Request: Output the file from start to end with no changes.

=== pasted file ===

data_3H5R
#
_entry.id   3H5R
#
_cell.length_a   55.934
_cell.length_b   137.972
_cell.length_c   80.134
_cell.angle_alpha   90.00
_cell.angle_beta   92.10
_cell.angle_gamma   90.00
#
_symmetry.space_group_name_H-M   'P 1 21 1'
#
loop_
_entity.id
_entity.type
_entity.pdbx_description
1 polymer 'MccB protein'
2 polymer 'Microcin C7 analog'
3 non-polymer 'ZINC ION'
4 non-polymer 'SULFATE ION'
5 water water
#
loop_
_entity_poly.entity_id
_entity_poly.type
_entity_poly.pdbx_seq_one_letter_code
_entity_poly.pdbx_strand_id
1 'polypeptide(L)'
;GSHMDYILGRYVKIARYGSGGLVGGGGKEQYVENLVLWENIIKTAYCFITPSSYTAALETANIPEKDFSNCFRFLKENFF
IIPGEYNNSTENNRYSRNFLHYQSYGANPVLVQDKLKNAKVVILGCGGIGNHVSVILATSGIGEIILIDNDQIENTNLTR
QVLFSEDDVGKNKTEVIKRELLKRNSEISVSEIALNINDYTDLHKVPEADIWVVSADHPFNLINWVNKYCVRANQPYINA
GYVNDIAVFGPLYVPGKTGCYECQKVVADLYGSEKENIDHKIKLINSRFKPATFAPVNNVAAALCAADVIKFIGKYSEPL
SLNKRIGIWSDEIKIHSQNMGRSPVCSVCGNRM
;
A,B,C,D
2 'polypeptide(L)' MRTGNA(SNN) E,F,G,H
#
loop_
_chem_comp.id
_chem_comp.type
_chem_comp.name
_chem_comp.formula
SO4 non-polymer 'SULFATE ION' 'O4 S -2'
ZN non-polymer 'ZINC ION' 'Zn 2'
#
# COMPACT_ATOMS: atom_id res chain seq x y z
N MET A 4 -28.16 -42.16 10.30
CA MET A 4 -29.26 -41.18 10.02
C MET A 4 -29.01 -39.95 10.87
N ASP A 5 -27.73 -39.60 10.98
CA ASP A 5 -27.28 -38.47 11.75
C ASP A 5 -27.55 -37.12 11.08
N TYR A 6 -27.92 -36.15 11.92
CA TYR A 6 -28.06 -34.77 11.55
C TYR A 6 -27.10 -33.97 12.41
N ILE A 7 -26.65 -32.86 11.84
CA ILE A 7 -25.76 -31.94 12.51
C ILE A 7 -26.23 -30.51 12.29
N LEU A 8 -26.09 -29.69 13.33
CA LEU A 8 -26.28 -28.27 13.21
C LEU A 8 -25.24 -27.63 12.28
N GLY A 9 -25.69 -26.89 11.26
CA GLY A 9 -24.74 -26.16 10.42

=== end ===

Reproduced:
data_3H5R
#
_entry.id   3H5R
#
_cell.length_a   55.934
_cell.length_b   137.972
_cell.length_c   80.134
_cell.angle_alpha   90.00
_cell.angle_beta   92.10
_cell.angle_gamma   90.00
#
_symmetry.space_group_name_H-M   'P 1 21 1'
#
loop_
_entity.id
_entity.type
_entity.pdbx_description
1 polymer 'MccB protein'
2 polymer 'Microcin C7 analog'
3 non-polymer 'ZINC ION'
4 non-polymer 'SULFATE ION'
5 water water
#
loop_
_entity_poly.entity_id
_entity_poly.type
_entity_poly.pdbx_seq_one_letter_code
_entity_poly.pdbx_strand_id
1 'polypeptide(L)'
;GSHMDYILGRYVKIARYGSGGLVGGGGKEQYVENLVLWENIIKTAYCFITPSSYTAALETANIPEKDFSNCFRFLKENFF
IIPGEYNNSTENNRYSRNFLHYQSYGANPVLVQDKLKNAKVVILGCGGIGNHVSVILATSGIGEIILIDNDQIENTNLTR
QVLFSEDDVGKNKTEVIKRELLKRNSEISVSEIALNINDYTDLHKVPEADIWVVSADHPFNLINWVNKYCVRANQPYINA
GYVNDIAVFGPLYVPGKTGCYECQKVVADLYGSEKENIDHKIKLINSRFKPATFAPVNNVAAALCAADVIKFIGKYSEPL
SLNKRIGIWSDEIKIHSQNMGRSPVCSVCGNRM
;
A,B,C,D
2 'polypeptide(L)' MRTGNA(SNN) E,F,G,H
#
loop_
_chem_comp.id
_chem_comp.type
_chem_comp.name
_chem_comp.formula
SO4 non-polymer 'SULFATE ION' 'O4 S -2'
ZN non-polymer 'ZINC ION' 'Zn 2'
#
# COMPACT_ATOMS: atom_id res chain seq x y z
N MET A 4 -28.16 -42.16 10.30
CA MET A 4 -29.26 -41.18 10.02
C MET A 4 -29.01 -39.95 10.87
N ASP A 5 -27.73 -39.60 10.98
CA ASP A 5 -27.28 -38.47 11.75
C ASP A 5 -27.55 -37.12 11.08
N TYR A 6 -27.92 -36.15 11.92
CA TYR A 6 -28.06 -34.77 11.55
C TYR A 6 -27.10 -33.97 12.41
N ILE A 7 -26.65 -32.86 11.84
CA ILE A 7 -25.76 -31.94 12.51
C ILE A 7 -26.23 -30.51 12.29
N LEU A 8 -26.09 -29.69 13.33
CA LEU A 8 -26.28 -28.27 13.21
C LEU A 8 -25.24 -27.63 12.28
N GLY A 9 -25.69 -26.89 11.26
CA GLY A 9 -24.74 -26.16 10.42